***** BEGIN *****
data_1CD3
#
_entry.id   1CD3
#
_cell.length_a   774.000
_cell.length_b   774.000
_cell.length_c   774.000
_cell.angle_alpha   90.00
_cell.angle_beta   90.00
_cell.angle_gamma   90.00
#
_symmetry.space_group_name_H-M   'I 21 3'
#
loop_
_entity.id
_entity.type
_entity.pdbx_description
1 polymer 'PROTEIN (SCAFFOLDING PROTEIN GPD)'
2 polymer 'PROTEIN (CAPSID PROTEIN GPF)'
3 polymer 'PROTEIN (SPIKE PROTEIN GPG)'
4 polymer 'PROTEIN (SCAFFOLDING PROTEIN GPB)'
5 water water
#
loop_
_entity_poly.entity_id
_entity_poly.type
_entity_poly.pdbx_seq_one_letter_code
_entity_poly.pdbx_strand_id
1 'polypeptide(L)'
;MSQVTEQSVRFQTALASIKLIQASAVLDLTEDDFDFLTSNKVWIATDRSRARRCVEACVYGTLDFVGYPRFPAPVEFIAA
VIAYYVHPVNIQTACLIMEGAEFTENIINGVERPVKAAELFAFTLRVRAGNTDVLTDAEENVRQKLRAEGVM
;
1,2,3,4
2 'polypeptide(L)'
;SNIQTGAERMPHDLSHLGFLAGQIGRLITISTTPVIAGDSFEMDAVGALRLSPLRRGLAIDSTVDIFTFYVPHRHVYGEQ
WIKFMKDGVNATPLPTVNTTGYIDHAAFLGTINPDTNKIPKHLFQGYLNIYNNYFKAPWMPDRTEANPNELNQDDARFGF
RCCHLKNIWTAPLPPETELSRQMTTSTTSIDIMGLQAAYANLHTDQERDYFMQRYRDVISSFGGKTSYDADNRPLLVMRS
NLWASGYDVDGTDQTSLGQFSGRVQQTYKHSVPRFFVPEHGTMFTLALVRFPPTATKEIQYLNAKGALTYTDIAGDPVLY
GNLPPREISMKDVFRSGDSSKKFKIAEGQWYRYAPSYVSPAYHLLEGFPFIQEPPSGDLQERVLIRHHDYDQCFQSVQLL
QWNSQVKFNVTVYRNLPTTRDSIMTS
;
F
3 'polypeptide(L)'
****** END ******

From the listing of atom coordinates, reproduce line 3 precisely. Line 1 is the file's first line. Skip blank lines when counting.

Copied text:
_entry.id   1CD3